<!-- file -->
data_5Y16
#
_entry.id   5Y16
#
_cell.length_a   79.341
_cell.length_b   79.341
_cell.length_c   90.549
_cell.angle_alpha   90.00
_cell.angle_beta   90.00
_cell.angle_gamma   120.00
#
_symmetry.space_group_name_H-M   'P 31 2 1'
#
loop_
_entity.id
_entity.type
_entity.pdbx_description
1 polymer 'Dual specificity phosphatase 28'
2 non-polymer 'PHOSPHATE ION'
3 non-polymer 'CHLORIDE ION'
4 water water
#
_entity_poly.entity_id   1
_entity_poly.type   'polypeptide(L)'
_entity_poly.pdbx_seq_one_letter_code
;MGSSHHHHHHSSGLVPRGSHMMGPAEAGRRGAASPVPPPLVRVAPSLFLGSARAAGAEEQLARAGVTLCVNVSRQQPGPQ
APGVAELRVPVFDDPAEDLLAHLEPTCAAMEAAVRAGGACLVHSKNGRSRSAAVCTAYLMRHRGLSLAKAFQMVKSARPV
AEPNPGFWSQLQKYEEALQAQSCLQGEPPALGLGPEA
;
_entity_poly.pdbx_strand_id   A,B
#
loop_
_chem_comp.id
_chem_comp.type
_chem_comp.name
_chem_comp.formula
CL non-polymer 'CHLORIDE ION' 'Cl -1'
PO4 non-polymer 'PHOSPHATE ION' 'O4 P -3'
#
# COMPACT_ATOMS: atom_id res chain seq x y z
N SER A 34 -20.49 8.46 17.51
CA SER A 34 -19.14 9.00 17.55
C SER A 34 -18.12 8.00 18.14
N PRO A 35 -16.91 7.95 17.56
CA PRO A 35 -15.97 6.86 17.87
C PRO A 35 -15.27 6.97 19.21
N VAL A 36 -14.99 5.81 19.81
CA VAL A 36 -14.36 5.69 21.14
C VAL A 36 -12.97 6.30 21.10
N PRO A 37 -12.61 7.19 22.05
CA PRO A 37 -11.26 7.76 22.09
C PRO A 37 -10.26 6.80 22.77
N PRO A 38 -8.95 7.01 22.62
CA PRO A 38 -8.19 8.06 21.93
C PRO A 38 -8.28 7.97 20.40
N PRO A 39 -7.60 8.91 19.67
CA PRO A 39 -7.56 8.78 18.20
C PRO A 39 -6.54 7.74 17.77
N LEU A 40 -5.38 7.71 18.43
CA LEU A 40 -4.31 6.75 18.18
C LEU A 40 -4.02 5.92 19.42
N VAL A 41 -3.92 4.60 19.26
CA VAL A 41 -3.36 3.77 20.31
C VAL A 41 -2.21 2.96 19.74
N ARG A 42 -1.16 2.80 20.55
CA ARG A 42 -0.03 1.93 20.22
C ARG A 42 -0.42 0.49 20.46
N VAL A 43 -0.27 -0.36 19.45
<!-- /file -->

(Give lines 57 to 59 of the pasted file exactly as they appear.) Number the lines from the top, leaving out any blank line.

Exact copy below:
CA PRO A 39 -7.56 8.78 18.20
C PRO A 39 -6.54 7.74 17.77
N LEU A 40 -5.38 7.71 18.43